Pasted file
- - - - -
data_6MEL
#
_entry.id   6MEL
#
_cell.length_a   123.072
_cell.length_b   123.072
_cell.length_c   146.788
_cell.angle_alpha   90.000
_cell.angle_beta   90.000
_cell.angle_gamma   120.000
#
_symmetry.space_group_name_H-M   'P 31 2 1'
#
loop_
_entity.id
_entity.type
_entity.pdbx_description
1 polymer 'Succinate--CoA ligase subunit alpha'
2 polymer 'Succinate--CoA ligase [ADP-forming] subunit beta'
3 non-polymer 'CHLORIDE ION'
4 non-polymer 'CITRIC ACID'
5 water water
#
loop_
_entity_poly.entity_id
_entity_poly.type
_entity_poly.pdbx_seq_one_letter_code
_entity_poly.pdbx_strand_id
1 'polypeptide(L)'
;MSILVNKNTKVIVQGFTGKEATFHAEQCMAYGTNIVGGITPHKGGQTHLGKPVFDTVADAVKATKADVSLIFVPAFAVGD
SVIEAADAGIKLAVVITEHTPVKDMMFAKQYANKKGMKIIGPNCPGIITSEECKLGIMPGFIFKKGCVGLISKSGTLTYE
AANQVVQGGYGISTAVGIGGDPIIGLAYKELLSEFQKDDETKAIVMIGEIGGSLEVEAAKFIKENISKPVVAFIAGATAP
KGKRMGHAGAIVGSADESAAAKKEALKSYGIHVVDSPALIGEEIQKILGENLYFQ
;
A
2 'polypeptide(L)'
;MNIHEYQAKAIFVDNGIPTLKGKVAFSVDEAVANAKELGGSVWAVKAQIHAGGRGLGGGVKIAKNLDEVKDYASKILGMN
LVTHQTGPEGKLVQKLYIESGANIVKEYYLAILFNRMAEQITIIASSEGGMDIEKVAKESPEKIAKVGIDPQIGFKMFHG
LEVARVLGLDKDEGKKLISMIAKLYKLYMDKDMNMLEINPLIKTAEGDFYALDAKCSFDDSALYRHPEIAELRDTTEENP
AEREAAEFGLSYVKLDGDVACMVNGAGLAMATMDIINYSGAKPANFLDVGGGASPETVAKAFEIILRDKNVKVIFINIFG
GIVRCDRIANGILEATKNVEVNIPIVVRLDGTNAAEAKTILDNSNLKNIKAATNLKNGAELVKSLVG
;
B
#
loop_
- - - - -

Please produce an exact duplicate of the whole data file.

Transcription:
data_6MEL
#
_entry.id   6MEL
#
_cell.length_a   123.072
_cell.length_b   123.072
_cell.length_c   146.788
_cell.angle_alpha   90.000
_cell.angle_beta   90.000
_cell.angle_gamma   120.000
#
_symmetry.space_group_name_H-M   'P 31 2 1'
#
loop_
_entity.id
_entity.type
_entity.pdbx_description
1 polymer 'Succinate--CoA ligase subunit alpha'
2 polymer 'Succinate--CoA ligase [ADP-forming] subunit beta'
3 non-polymer 'CHLORIDE ION'
4 non-polymer 'CITRIC ACID'
5 water water
#
loop_
_entity_poly.entity_id
_entity_poly.type
_entity_poly.pdbx_seq_one_letter_code
_entity_poly.pdbx_strand_id
1 'polypeptide(L)'
;MSILVNKNTKVIVQGFTGKEATFHAEQCMAYGTNIVGGITPHKGGQTHLGKPVFDTVADAVKATKADVSLIFVPAFAVGD
SVIEAADAGIKLAVVITEHTPVKDMMFAKQYANKKGMKIIGPNCPGIITSEECKLGIMPGFIFKKGCVGLISKSGTLTYE
AANQVVQGGYGISTAVGIGGDPIIGLAYKELLSEFQKDDETKAIVMIGEIGGSLEVEAAKFIKENISKPVVAFIAGATAP
KGKRMGHAGAIVGSADESAAAKKEALKSYGIHVVDSPALIGEEIQKILGENLYFQ
;
A
2 'polypeptide(L)'
;MNIHEYQAKAIFVDNGIPTLKGKVAFSVDEAVANAKELGGSVWAVKAQIHAGGRGLGGGVKIAKNLDEVKDYASKILGMN
LVTHQTGPEGKLVQKLYIESGANIVKEYYLAILFNRMAEQITIIASSEGGMDIEKVAKESPEKIAKVGIDPQIGFKMFHG
LEVARVLGLDKDEGKKLISMIAKLYKLYMDKDMNMLEINPLIKTAEGDFYALDAKCSFDDSALYRHPEIAELRDTTEENP
AEREAAEFGLSYVKLDGDVACMVNGAGLAMATMDIINYSGAKPANFLDVGGGASPETVAKAFEIILRDKNVKVIFINIFG
GIVRCDRIANGILEATKNVEVNIPIVVRLDGTNAAEAKTILDNSNLKNIKAATNLKNGAELVKSLVG
;
B
#
loop_